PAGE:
Chances are, your humble, obedient servant here will never be invited to teach at Hamline University, a Methodist school in St. Paul, Minnesota. For one thing, I’m almost old enough to be president of the United States — that is, well beyond my professorial sell-by date.
For another, administrative jellyfish who cave to self-dramatizing undergraduates demanding to dictate on religious grounds what can and cannot be taught in the institution’s classrooms fill me with disdain. I’d be almost certain to end up embroiled in some soul-deadening, comic opera dispute like the one roiling Hamline’s campus over the past several months.
Been there, done that. Never again.
The Hamline controversy began when Erika Lopez Prater, an adjunct lecturer, showed her art history class a slide of a 14th-century Persian painting depicting the angel Gabriel delivering a revelation to the Prophet Muhammad. The image derives from an early Islamic history of the world, “A Compendium of Chronicles,” written by Rashid al-Din (1247-1318).
Conceived and executed as a devotional work, the image is regarded by art historians as “a masterpiece of Persian manuscript painting,” in the words of Christiane Gruber, a professor of Islamic art at the University of Michigan. She added that studying Islamic art without the “Compendium of Chronicles” image “would be like not teaching Michelangelo’s David.”
Aware that many contemporary understandings of Islam regard visual depictions of the prophet as heretical (lest the faithful confuse Muhammad with God and fall into idolatry), the Hamline instructor handed out a course syllabus cautioning students that paintings depicting Jesus, Buddha and Muhammad would be studied.
Before showing the Persian painting, she gave her class a verbal caution, saying that anybody reluctant to view it was encouraged to leave the classroom. Nobody did. After class, however, Aram Wedatalla, a senior business major and president of the university’s Muslim Student Association, stayed to complain. In subsequent public forums, according to The New York Times, the student described herself as having been “blindsided” by the disturbing image.
“I’m like, ‘This can’t be real,’” said Wedatalla, who described herself as Sudanese. “As a Muslim and a Black person, I don’t feel like I belong, and I don’t think I’ll ever belong in a community where they don’t value me as a member, and they don’t show the same respect that I show them.”
As I am of a low and suspicious nature, it’s occurred to me that the complaining student enrolled in the class precisely to be offended.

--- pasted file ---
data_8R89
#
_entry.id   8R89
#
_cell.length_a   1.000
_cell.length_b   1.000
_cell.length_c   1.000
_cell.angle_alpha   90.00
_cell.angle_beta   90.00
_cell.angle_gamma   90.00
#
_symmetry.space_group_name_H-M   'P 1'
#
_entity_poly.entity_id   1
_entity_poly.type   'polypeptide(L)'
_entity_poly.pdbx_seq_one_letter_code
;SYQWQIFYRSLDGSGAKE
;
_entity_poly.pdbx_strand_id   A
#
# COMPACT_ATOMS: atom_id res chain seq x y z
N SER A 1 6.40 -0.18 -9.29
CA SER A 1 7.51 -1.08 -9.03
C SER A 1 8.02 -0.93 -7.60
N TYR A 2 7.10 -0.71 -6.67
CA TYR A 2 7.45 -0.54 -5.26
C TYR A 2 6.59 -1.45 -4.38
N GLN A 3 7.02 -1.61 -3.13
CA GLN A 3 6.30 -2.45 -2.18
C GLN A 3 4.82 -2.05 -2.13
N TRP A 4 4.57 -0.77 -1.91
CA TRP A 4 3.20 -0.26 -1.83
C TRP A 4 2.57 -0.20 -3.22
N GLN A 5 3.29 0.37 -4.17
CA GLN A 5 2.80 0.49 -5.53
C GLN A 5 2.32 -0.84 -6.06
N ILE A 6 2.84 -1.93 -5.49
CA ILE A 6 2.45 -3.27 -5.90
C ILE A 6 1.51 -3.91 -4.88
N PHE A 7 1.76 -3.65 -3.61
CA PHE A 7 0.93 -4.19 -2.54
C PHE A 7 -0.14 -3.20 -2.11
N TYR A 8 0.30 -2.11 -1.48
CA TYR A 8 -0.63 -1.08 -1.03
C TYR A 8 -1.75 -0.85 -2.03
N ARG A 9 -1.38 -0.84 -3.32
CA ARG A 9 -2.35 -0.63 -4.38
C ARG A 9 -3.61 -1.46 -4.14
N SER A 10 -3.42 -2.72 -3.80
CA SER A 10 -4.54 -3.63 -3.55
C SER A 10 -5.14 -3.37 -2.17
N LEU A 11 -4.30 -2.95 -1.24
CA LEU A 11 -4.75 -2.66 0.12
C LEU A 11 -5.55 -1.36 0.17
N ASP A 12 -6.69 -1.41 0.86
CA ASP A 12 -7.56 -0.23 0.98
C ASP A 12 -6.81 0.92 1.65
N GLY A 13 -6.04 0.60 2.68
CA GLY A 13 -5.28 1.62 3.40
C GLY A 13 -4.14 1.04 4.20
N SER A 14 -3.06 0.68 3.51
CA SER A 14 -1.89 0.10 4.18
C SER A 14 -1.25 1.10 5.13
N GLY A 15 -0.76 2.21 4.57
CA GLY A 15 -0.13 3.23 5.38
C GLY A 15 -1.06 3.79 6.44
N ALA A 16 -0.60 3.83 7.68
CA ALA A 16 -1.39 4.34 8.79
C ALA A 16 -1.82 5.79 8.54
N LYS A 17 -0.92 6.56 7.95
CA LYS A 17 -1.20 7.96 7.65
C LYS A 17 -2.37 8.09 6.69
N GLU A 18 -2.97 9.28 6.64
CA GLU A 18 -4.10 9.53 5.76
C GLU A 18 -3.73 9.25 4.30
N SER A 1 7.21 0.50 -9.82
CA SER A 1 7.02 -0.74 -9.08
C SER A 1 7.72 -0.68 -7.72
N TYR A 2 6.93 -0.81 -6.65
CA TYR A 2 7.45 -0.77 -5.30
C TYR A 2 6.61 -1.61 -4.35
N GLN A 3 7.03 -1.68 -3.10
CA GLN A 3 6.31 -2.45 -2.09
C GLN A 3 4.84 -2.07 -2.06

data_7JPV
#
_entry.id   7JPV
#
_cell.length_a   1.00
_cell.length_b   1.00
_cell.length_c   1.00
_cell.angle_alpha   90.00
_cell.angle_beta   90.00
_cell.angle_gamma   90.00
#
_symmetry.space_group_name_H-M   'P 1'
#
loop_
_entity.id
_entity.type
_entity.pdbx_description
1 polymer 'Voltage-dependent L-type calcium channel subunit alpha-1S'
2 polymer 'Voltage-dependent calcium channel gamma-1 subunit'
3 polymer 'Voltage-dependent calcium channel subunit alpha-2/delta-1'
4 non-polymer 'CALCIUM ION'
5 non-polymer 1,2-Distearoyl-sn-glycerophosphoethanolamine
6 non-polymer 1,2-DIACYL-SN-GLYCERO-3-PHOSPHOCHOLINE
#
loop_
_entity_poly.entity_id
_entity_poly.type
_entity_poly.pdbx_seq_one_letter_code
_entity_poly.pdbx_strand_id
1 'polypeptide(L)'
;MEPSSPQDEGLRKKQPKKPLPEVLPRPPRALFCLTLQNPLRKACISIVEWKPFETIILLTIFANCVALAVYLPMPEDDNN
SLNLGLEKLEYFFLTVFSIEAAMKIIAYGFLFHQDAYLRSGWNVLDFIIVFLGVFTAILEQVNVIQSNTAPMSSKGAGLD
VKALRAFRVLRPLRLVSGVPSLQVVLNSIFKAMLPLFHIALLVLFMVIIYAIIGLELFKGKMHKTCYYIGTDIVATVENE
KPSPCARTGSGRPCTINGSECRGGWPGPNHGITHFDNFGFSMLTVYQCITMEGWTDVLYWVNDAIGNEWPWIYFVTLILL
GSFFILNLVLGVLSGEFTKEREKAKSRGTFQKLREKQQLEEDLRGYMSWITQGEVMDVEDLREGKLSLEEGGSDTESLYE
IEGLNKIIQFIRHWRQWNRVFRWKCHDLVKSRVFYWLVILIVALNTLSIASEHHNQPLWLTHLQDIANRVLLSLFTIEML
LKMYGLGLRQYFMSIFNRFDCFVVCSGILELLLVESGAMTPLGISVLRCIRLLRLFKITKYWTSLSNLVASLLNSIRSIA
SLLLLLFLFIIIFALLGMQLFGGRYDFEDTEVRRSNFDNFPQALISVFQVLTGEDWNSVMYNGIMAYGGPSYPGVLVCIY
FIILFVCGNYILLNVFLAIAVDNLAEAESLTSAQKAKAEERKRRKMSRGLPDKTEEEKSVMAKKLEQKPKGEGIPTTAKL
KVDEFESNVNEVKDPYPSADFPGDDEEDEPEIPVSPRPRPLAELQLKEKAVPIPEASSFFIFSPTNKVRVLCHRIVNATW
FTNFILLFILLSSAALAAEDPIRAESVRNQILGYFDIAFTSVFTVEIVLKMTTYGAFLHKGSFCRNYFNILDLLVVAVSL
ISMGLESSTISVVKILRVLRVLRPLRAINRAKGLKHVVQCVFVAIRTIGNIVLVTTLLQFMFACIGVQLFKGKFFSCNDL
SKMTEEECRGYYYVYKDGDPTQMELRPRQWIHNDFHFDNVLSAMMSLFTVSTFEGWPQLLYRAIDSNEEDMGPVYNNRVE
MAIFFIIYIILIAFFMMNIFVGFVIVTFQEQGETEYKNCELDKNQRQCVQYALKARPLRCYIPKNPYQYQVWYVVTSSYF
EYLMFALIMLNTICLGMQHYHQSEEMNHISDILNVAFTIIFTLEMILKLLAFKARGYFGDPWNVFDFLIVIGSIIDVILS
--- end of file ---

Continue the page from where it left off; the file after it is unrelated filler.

Evidently, she chose the right school. Hamline administrators first expressed shame, and then groveled into action. First, the dean of the college informed Lopez Prater that showing the artwork was exactly like using a racial slur toward Black students. Next, the “vice president for inclusive excellence” sent a campuswide email describing the art teacher’s actions as “undeniably inconsiderate, disrespectful and Islamophobic.”
Essentially charged with blasphemy, Lopez Prater was soon informed that her services were no longer required. Hamline canceled her contract. The institution’s president, Fayneese S. Miller, delivered herself of a statement arguing that respect for the Muslim students “should have superseded academic freedom.”
“To look upon an image of the Prophet Muhammad, for many Muslims, is against their faith,” the president explained in a subsequent statement, adding, “It was important that our Muslim students, as well as all other students, feel safe, supported and respected both in and out of our classrooms.”
In short, as Jill Filipovic wrote in Slate, “the extremely delicate sensibilities of a handful of little religious tyrants (and their apparent inability to read a syllabus or listen to the professor’s words) ‘should have superseded academic freedom.’”
Young Wedatalla wasn’t arguing that she shouldn’t have been forced to look at the offending art; clearly, she wasn’t.
Instead, she was in effect arguing that students at Hamline shouldn’t be allowed to study images that offended her religious views. Perhaps she should transfer to a university in Saudi Arabia. There, her views would prevail. Better to avoid Iran, however, where Persian art is venerated.
Alas, the state’s chapter of the Council on American-Islamic Relations has issued a statement to the effect that “displaying the image of the Prophet is intended to communicate hate.” The national organization, however, has sanely concluded that it sees no evidence that Lopez Prater “acted with Islamophobic intent or engaged in conduct that meets our definition of Islamophobia.”
Nor any sensible person’s.
Meanwhile, Hamline alumni and trustees should recognize that adult supervision on the campus is definitely required. PEN America has described the episode as “one of the most egregious violations of academic freedom in recent memory.”
While there have been many Hamline faculty and students who have resisted substituting identity politics and theocracy for academic inquiry, the college appears to have an utterly spineless administration.
Arkansas Times columnist Gene Lyons is a National Magazine Award winner and co-author of “The Hunting of the President” (St. Martin’s Press, 2000). You can email Lyons at email@example.com.